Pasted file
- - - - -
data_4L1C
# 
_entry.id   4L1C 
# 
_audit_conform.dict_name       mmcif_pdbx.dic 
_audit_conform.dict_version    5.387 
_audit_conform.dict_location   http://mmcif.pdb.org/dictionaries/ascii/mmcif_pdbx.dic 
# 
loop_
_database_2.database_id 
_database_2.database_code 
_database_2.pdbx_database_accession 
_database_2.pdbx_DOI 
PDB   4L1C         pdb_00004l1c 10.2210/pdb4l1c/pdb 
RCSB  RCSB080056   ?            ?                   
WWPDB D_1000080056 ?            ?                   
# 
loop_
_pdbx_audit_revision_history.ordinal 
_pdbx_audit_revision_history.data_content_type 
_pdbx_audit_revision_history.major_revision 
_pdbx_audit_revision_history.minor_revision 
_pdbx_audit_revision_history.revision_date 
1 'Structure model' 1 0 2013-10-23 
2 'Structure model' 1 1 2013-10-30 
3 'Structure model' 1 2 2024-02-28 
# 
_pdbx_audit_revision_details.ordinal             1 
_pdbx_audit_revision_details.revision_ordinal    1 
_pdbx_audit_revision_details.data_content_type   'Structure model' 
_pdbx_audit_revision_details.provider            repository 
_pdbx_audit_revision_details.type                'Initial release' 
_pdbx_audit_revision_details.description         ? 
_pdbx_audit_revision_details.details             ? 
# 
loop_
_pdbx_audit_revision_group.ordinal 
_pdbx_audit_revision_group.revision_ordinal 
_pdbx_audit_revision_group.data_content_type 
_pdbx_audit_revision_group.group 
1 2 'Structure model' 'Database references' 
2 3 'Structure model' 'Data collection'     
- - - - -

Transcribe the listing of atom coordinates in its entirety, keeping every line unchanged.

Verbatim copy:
data_4L1C
# 
_entry.id   4L1C 
# 
_audit_conform.dict_name       mmcif_pdbx.dic 
_audit_conform.dict_version    5.387 
_audit_conform.dict_location   http://mmcif.pdb.org/dictionaries/ascii/mmcif_pdbx.dic 
# 
loop_
_database_2.database_id 
_database_2.database_code 
_database_2.pdbx_database_accession 
_database_2.pdbx_DOI 
PDB   4L1C         pdb_00004l1c 10.2210/pdb4l1c/pdb 
RCSB  RCSB080056   ?            ?                   
WWPDB D_1000080056 ?            ?                   
# 
loop_
_pdbx_audit_revision_history.ordinal 
_pdbx_audit_revision_history.data_content_type 
_pdbx_audit_revision_history.major_revision 
_pdbx_audit_revision_history.minor_revision 
_pdbx_audit_revision_history.revision_date 
1 'Structure model' 1 0 2013-10-23 
2 'Structure model' 1 1 2013-10-30 
3 'Structure model' 1 2 2024-02-28 
# 
_pdbx_audit_revision_details.ordinal             1 
_pdbx_audit_revision_details.revision_ordinal    1 
_pdbx_audit_revision_details.data_content_type   'Structure model' 
_pdbx_audit_revision_details.provider            repository 
_pdbx_audit_revision_details.type                'Initial release' 
_pdbx_audit_revision_details.description         ? 
_pdbx_audit_revision_details.details             ? 
# 
loop_
_pdbx_audit_revision_group.ordinal 
_pdbx_audit_revision_group.revision_ordinal 
_pdbx_audit_revision_group.data_content_type 
_pdbx_audit_revision_group.group 
1 2 'Structure model' 'Database references' 
2 3 'Structure model' 'Data collection'     